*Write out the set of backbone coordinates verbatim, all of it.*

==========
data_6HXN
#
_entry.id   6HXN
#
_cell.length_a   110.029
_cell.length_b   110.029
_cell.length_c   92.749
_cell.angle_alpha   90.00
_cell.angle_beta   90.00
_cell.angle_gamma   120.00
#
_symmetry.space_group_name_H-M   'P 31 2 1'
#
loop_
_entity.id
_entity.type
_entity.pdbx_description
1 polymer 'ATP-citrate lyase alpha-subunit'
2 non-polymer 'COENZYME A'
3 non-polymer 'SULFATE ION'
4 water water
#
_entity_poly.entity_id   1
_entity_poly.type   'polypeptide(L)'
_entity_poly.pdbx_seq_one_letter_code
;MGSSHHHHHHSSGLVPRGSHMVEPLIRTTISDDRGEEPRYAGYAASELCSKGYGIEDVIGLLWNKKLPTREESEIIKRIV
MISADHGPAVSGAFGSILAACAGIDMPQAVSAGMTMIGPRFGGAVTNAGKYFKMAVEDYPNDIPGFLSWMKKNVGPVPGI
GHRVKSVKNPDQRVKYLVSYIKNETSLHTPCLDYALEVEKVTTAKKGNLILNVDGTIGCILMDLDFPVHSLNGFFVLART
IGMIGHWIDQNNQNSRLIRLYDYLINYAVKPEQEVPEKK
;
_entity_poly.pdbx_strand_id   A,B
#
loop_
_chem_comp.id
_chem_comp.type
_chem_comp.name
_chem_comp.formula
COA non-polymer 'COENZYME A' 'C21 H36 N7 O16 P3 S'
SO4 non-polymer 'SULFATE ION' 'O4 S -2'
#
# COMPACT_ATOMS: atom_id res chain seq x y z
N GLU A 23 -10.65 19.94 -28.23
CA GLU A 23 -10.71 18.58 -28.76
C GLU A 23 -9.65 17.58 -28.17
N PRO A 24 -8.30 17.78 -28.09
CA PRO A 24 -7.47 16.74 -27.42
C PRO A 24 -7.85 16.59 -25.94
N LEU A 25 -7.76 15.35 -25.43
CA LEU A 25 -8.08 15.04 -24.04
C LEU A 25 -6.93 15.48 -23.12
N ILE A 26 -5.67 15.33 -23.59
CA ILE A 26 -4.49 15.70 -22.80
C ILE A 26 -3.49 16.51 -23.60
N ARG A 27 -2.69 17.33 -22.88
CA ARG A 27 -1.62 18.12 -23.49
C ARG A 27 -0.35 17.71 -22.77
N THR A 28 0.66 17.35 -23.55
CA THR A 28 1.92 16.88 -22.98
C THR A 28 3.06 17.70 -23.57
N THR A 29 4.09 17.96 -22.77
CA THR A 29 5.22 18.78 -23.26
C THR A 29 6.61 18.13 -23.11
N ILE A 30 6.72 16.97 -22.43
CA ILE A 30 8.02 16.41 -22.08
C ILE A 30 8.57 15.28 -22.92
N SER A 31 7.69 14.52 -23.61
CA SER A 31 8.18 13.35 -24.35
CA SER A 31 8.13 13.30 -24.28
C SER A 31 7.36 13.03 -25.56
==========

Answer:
data_6HXN
#
_entry.id   6HXN
#
_cell.length_a   110.029
_cell.length_b   110.029
_cell.length_c   92.749
_cell.angle_alpha   90.00
_cell.angle_beta   90.00
_cell.angle_gamma   120.00
#
_symmetry.space_group_name_H-M   'P 31 2 1'
#
loop_
_entity.id
_entity.type
_entity.pdbx_description
1 polymer 'ATP-citrate lyase alpha-subunit'
2 non-polymer 'COENZYME A'
3 non-polymer 'SULFATE ION'
4 water water
#
_entity_poly.entity_id   1
_entity_poly.type   'polypeptide(L)'
_entity_poly.pdbx_seq_one_letter_code
;MGSSHHHHHHSSGLVPRGSHMVEPLIRTTISDDRGEEPRYAGYAASELCSKGYGIEDVIGLLWNKKLPTREESEIIKRIV
MISADHGPAVSGAFGSILAACAGIDMPQAVSAGMTMIGPRFGGAVTNAGKYFKMAVEDYPNDIPGFLSWMKKNVGPVPGI
GHRVKSVKNPDQRVKYLVSYIKNETSLHTPCLDYALEVEKVTTAKKGNLILNVDGTIGCILMDLDFPVHSLNGFFVLART
IGMIGHWIDQNNQNSRLIRLYDYLINYAVKPEQEVPEKK
;
_entity_poly.pdbx_strand_id   A,B
#
loop_
_chem_comp.id
_chem_comp.type
_chem_comp.name
_chem_comp.formula
COA non-polymer 'COENZYME A' 'C21 H36 N7 O16 P3 S'
SO4 non-polymer 'SULFATE ION' 'O4 S -2'
#
# COMPACT_ATOMS: atom_id res chain seq x y z
N GLU A 23 -10.65 19.94 -28.23
CA GLU A 23 -10.71 18.58 -28.76
C GLU A 23 -9.65 17.58 -28.17
N PRO A 24 -8.30 17.78 -28.09
CA PRO A 24 -7.47 16.74 -27.42
C PRO A 24 -7.85 16.59 -25.94
N LEU A 25 -7.76 15.35 -25.43
CA LEU A 25 -8.08 15.04 -24.04
C LEU A 25 -6.93 15.48 -23.12
N ILE A 26 -5.67 15.33 -23.59
CA ILE A 26 -4.49 15.70 -22.80
C ILE A 26 -3.49 16.51 -23.60
N ARG A 27 -2.69 17.33 -22.88
CA ARG A 27 -1.62 18.12 -23.49
C ARG A 27 -0.35 17.71 -22.77
N THR A 28 0.66 17.35 -23.55
CA THR A 28 1.92 16.88 -22.98
C THR A 28 3.06 17.70 -23.57
N THR A 29 4.09 17.96 -22.77
CA THR A 29 5.22 18.78 -23.26
C THR A 29 6.61 18.13 -23.11
N ILE A 30 6.72 16.97 -22.43
CA ILE A 30 8.02 16.41 -22.08
C ILE A 30 8.57 15.28 -22.92
N SER A 31 7.69 14.52 -23.61
CA SER A 31 8.18 13.35 -24.35
CA SER A 31 8.13 13.30 -24.28
C SER A 31 7.36 13.03 -25.56